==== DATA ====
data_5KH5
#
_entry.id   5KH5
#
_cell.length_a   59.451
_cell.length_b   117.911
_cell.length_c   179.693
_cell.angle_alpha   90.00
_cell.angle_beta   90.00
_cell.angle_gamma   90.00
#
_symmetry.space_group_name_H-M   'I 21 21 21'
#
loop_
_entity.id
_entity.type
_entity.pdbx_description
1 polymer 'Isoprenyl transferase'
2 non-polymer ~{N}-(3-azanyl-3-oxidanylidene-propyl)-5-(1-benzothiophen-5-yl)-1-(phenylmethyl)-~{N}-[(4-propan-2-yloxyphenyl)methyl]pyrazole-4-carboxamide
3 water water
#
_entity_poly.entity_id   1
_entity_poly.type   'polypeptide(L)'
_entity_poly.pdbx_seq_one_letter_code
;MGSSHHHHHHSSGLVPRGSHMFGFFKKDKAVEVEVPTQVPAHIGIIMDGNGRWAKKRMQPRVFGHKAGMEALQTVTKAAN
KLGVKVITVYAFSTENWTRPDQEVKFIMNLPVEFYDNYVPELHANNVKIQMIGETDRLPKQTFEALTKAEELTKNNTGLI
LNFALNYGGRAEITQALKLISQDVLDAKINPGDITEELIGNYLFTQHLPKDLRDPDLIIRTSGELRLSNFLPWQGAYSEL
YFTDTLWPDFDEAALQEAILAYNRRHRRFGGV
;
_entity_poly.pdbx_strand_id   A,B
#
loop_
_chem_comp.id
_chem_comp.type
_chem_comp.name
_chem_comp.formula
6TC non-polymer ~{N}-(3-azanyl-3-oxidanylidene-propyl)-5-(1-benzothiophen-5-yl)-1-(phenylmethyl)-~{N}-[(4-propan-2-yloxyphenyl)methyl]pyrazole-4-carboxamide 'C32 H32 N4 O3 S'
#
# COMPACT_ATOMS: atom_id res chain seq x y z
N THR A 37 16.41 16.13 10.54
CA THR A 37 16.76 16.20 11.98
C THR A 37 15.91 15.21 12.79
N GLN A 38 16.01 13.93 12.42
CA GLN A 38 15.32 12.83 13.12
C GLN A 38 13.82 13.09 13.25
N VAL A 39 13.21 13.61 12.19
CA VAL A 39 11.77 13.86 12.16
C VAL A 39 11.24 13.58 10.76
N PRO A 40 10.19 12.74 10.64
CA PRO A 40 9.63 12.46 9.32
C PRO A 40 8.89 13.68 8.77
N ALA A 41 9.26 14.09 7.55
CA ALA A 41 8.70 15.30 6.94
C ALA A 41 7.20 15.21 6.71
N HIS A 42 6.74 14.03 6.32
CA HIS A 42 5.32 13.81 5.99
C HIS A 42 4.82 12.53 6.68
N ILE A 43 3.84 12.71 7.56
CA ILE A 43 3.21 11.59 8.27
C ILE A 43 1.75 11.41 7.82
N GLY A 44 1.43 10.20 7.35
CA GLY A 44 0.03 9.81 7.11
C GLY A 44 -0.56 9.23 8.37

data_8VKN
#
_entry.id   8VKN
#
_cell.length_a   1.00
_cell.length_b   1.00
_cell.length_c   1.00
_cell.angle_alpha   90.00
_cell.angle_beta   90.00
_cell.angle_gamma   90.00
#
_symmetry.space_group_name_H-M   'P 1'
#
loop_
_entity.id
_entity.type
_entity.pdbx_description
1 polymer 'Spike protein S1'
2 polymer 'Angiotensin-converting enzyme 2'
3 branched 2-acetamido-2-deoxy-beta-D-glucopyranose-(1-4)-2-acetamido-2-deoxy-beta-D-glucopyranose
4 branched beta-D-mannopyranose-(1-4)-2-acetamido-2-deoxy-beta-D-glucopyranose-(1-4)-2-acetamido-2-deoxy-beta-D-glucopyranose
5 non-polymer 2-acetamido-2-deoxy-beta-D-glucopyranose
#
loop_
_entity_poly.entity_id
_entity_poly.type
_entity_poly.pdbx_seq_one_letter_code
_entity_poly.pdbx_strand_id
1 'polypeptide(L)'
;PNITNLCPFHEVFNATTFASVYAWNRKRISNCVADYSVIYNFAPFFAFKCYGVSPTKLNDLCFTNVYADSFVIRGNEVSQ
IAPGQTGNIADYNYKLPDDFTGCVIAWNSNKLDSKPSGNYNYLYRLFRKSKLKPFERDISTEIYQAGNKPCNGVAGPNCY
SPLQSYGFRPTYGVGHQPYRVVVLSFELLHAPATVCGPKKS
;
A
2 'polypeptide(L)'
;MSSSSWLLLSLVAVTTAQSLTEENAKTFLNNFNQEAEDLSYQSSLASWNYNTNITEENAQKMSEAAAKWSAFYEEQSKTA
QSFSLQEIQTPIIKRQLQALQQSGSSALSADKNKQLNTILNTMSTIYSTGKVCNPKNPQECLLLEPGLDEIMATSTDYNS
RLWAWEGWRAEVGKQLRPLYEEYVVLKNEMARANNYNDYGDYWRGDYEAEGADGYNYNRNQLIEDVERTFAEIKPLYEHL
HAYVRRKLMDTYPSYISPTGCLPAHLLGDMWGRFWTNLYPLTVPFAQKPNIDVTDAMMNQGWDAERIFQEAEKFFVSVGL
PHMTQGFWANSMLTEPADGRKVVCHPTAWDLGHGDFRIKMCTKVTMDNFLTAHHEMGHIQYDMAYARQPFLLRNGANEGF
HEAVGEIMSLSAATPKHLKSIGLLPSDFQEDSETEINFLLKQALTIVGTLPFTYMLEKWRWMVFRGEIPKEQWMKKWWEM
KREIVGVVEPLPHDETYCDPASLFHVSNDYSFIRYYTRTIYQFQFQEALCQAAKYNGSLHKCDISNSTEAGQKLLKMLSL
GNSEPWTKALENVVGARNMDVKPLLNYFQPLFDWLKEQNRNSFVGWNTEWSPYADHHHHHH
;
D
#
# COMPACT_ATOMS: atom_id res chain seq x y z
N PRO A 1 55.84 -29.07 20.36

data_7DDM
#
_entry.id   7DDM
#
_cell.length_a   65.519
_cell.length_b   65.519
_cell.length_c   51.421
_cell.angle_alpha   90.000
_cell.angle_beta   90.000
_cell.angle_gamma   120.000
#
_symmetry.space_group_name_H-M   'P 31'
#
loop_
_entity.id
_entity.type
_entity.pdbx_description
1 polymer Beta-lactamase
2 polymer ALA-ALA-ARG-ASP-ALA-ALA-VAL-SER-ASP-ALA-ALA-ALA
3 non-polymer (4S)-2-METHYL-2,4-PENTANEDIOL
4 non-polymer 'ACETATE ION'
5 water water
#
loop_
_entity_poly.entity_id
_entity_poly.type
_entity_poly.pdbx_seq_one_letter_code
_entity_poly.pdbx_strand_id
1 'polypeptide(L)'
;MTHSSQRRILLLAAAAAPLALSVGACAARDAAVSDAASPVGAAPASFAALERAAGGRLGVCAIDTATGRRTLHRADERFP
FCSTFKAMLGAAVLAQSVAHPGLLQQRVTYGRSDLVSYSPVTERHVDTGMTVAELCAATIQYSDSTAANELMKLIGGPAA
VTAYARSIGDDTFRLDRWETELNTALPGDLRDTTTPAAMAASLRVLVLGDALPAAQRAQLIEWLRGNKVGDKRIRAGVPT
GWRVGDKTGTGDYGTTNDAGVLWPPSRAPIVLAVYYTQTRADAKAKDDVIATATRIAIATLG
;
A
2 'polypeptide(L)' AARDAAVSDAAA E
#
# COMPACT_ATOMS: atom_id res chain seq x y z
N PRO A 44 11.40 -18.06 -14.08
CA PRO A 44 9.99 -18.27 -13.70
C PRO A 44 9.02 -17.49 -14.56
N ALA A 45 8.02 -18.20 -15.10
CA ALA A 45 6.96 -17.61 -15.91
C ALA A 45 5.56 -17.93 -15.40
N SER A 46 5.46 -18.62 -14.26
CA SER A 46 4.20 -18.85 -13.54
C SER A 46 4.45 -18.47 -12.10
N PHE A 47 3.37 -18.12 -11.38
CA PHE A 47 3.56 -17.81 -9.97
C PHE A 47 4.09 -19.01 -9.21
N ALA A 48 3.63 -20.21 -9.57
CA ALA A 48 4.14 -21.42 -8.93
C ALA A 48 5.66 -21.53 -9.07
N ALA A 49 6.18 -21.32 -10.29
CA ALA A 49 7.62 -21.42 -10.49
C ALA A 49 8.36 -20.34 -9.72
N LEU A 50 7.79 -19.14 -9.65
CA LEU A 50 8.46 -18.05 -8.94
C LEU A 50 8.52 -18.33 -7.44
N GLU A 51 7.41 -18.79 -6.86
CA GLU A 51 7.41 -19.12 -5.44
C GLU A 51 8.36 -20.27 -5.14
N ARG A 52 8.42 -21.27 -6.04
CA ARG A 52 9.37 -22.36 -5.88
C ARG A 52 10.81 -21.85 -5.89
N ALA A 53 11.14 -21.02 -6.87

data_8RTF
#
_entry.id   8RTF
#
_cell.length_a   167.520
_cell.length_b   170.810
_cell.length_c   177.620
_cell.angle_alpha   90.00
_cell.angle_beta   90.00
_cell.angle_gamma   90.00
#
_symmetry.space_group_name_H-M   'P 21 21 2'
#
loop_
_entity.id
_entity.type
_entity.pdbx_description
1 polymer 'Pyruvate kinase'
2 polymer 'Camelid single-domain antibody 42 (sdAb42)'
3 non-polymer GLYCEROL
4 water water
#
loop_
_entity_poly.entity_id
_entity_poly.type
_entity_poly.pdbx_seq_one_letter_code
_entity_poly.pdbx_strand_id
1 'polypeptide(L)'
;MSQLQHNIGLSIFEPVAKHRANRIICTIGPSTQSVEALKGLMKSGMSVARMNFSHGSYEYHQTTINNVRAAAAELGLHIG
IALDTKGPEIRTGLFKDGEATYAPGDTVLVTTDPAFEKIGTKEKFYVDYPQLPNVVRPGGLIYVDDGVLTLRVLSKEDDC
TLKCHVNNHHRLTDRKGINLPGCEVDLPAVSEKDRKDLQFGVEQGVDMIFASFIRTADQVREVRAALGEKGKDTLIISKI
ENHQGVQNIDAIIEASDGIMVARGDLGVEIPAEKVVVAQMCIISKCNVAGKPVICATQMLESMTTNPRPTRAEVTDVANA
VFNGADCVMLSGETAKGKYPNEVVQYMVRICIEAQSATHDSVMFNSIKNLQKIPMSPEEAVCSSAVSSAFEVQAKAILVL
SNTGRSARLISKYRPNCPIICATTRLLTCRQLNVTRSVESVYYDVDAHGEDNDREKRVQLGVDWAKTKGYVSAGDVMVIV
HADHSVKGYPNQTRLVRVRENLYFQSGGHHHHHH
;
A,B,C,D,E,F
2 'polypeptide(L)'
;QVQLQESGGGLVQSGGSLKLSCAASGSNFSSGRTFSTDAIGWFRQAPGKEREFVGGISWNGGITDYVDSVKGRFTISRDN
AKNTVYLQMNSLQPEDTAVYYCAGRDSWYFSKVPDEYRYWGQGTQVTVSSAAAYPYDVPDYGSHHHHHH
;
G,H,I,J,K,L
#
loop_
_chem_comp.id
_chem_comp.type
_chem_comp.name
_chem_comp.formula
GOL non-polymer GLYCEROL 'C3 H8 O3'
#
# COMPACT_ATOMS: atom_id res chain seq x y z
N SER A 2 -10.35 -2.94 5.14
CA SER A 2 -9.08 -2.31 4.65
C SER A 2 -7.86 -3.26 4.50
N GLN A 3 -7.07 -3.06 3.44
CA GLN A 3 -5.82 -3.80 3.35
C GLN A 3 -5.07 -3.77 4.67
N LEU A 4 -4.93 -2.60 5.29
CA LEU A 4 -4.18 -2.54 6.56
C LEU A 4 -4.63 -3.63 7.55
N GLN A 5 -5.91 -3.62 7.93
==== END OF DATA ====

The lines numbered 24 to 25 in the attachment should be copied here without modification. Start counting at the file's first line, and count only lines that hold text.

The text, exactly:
_entity_poly.pdbx_seq_one_letter_code
;MGSSHHHHHHSSGLVPRGSHMFGFFKKDKAVEVEVPTQVPAHIGIIMDGNGRWAKKRMQPRVFGHKAGMEALQTVTKAAN